In the opening chapter of the Theologia Germanica, the anonymous author lays out the relationship between the that which is perfect that which is in part. The author is expanding on a quotation of Paul from the first letter to the Corinthians. “When the perfect comes, then one destroys the imperfect and what is in part” (1 Corinthians 13:10)
This begins a work that is devoted to a good way to live, though in many respects it sounds strange and foreign to hear. There is a definite theological tradition to looking down on selfhood. This is the tradition of defining sin as the tendency of a person to be curved in on themselves.
A self looking at itself
The Theologia is definitely in this tradition. Some argue that Martin Luther, who also held this view about sin, was inspired by the Theologia on this very point (as well as Augustine). In the case of the Theologia, the importance is not just that I as an ‘I’ am too focused on me and not focused on God or others. It is concerned about the fact that this is ‘I’ is separating itself at all.
In the one case, there is a self-oriented way of looking at being curved in on oneself, where there is a definite self and a definite identity, which is pointed toward itself and not toward others. (NOTE: I don’t mean for this to be a description of the theological tradition, but what seems to be a common conceptualization that arises from this theological tradition) The problem then is that the definite self is looking the wrong way, “in” rather than “out.”
In the case of the Theologia, being curved in on oneself is more a matter of seeking to preserve selfhood as something distinct from the whole. The Theologia tempers this to some extent. One way the Theologia tempers this is to use qualifiers for renouncing the self. These are qualifiers such as, “insofar as it is possible” to renounce the self. Further, it also speaks of the practical purpose of selfhood. So the Theologia, while not encouraging selfhood, sees its purpose. The Theologia rejects the self in order to understand the perfect, which is whole and retains no separation.
Light from a fire not a drop in the ocean
The Theologia goes on to describe an individual person then as light emanating from a fire. If this sounds really odd to you, don’t worry too much, it’s a metaphor, they help. A ray of light coming off of a burning fire emanates and flows from that fire. You can see it, you pick it out and notice it on its own but it has no being apart from the fire from which it flows.
This metaphor is, for the Theologia, how you (and everything else) exist in relation to God. Without God, no being, not you, not any of the other animals, not even the Mona Lisa or Stranger Things. It all has its being in God, and God lives in, with, and under all of those things.
Notice a difference between this and another popular metaphor: a drop in the ocean. If a drop falls into the ocean, it’s gone. That little drop of water is never coming out again, not in any practical, identifiable way. It totally dissolves. A ray of light, you can see that, its still a ray of light even if it has no being apart from its source.
That ray of light from a fire appears apart from the fire emanating from its brightness. In reality, the ray of light is not separate from the fire though. Deep down, everything is this way, a flow of being from God which grounds and creates each thing. You are not the self you maintain, you are part of something more.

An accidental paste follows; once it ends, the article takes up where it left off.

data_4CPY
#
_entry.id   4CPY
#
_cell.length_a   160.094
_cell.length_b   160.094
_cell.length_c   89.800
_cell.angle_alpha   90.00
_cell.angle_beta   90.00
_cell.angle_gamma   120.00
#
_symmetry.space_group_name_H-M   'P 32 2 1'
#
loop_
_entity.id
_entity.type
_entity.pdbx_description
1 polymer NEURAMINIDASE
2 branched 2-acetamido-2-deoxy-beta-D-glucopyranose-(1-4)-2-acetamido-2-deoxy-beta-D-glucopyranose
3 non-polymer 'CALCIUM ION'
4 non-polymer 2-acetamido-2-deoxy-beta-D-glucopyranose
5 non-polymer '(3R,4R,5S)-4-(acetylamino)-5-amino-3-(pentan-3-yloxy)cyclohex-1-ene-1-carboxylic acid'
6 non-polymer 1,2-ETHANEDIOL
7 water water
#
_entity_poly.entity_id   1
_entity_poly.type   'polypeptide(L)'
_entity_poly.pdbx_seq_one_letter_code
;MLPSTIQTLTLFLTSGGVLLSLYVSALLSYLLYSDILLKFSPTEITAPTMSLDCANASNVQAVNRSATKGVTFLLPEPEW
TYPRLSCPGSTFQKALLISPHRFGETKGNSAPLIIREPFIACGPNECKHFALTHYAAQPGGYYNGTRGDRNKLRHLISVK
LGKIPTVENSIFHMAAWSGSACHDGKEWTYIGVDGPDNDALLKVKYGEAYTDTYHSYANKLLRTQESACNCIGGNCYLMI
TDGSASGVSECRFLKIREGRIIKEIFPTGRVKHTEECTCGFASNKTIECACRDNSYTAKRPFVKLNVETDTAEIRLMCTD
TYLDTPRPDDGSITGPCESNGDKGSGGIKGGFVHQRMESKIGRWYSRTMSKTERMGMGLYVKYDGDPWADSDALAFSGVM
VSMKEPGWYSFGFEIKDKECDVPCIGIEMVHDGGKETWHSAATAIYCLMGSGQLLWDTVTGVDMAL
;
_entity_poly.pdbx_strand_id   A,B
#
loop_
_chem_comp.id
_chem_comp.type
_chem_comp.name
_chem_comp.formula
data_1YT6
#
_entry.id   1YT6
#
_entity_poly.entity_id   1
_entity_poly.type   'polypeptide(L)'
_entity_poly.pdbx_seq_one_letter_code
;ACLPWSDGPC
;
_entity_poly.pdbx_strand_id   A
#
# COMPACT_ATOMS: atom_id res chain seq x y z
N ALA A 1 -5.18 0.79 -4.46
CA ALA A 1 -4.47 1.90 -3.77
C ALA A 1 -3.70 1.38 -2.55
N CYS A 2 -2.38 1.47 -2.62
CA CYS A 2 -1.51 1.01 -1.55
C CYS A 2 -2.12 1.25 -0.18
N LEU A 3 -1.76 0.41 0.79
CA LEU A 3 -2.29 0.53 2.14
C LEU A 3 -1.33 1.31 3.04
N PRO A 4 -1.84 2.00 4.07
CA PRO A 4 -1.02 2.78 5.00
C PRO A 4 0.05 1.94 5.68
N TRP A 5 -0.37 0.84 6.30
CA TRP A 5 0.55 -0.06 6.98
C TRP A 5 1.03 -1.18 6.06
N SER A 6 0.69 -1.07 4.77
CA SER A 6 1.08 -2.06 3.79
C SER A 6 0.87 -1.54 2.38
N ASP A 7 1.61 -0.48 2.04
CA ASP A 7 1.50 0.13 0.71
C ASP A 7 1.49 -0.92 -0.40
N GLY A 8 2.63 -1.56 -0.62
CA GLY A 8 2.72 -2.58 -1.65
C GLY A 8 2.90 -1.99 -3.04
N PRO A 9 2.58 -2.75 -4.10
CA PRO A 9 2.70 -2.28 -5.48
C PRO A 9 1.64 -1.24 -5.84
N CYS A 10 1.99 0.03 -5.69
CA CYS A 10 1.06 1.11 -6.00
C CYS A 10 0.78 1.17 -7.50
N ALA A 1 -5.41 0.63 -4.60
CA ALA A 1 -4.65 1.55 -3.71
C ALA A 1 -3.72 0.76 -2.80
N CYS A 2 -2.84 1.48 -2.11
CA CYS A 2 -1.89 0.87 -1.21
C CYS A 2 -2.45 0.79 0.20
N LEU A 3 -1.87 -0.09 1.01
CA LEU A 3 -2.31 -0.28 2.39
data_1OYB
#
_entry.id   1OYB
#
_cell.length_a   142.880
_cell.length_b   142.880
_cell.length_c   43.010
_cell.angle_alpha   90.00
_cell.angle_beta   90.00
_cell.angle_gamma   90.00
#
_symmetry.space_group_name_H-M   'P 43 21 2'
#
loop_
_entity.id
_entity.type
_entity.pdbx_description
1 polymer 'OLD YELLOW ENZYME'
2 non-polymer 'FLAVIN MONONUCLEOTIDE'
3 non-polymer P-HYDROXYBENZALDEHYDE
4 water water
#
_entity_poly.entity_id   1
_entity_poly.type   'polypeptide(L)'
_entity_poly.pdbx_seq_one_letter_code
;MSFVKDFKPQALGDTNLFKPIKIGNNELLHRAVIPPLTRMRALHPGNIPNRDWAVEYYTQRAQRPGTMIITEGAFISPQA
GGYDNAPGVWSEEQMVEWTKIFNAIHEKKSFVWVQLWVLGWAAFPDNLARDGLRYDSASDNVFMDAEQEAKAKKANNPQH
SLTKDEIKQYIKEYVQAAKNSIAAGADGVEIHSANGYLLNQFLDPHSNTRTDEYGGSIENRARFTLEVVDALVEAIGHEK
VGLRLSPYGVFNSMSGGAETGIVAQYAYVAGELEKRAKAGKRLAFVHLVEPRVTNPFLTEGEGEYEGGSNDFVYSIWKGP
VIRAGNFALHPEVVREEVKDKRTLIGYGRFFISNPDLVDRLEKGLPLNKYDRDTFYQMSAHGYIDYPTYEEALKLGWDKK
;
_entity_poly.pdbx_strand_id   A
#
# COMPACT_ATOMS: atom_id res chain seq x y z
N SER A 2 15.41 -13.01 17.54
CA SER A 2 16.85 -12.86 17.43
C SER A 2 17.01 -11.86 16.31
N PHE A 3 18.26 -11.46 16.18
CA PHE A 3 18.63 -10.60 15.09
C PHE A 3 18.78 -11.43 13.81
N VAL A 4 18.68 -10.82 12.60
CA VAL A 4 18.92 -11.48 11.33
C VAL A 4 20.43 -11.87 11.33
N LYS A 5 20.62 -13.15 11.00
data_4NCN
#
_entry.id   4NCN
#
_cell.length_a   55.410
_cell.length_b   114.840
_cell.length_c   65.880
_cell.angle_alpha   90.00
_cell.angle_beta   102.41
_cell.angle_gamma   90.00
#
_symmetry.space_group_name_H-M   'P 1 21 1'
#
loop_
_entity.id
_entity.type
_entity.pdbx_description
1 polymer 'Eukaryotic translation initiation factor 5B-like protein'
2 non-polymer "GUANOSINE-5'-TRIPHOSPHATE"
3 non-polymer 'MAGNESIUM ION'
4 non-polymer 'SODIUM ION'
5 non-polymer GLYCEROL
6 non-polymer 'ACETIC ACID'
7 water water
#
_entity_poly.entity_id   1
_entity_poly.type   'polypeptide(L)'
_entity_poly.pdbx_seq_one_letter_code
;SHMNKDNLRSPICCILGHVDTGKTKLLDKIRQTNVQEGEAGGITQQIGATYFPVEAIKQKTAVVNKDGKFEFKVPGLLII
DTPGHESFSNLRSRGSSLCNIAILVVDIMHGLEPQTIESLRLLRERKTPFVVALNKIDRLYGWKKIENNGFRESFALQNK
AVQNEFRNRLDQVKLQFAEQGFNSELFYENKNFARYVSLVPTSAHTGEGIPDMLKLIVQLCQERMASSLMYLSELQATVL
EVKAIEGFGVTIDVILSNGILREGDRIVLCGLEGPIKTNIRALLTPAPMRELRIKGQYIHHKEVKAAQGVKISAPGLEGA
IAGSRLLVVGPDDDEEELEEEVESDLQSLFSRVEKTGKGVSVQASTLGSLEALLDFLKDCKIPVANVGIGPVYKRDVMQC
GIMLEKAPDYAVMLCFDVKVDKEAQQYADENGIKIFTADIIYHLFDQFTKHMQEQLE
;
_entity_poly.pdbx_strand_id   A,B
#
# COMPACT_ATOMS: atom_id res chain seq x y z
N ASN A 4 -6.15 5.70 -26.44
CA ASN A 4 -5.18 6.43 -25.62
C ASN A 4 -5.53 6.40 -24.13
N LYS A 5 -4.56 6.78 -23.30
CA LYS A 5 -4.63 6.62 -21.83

“Who am I?” or, “How am I not myself?”
Yet, you have this individual sense of self. How can you reject that? First, I’m not sure you really can. You need to have it, you just don’t need to grasp it and completely identify with it. You need a little space from yourself. How can you get it?
You probably can’t reason your way there. At least, you can’t decide to create space and thusly distance your being from your identity. That would get all tangled up into knots.
One way you could do this is to our question like Poemen suggests in the Sayings of the Desert Fathers. Ask “Who am I?” in every moment, even (maybe especially) when the matter seems settled. There are other questions you might ask that can do the same thing, so long as you don’t try to answer them.
Asking the question is enough
Another question you could ask is a question from the movie I Heart Huckabees. The question comes from a character played by Jude Law. This man is a little (maybe more than a little) arrogant and vain. Existential detectives, played by Dustin Hoffman and Lily Tomlin, introduce a little doubt into the man’s mind about how genuine he is being, and how much of his behavior goes into maintaining his identity as an important, noteworthy person. When they tell him straightforwardly to “be yourself.” He replies “How am I not myself?” The detectives repeat the question in ever more ponderous tones.
If you claim an identity for yourself, are you being yourself? One way to introduce a little distance between the identity you create, and a deeper sense of who you are could be this little question. How am I not myself? It is important to let the question hang, don’t try to answer it. Instead, you could be like like Lily Tomlin and Dustin Hoffman, just ask again and again. You could even use it in meditation to call yourself back to the here and now when you wake up lost in thought. Ask who am I? Or ask How am I not myself? They both call identity into question, then stay open to how life greets you and how you participate in it.
If you are the churchgoing kind, and you are baptized, remembering your baptism can keep this question open for you. When Martin Luther writes about the benefits the baptism in the Small Catechism, he says that everyday the old should be drown (in water, like baptism, see) and “a new [person] should daily emerge and arise to live before God.”
That newness that Luther describes introduces the same break we mentioned before. Everything that happened yesterday or a moment ago passes by and something new takes its place. What is this new thing? When the new you emerges, who are you now?
This new person who emerges in each day and each moment is the topic of the Theologia Germanica in some ways. The new you is the perfect, but you aren’t you you. You are a light from that fire.
There is not a separate you which is defined as not the other things around. You aren’t your I, me, or mine as the Theologia often describes it. Those are just useful devices for logistics. You’re something else. You’re new.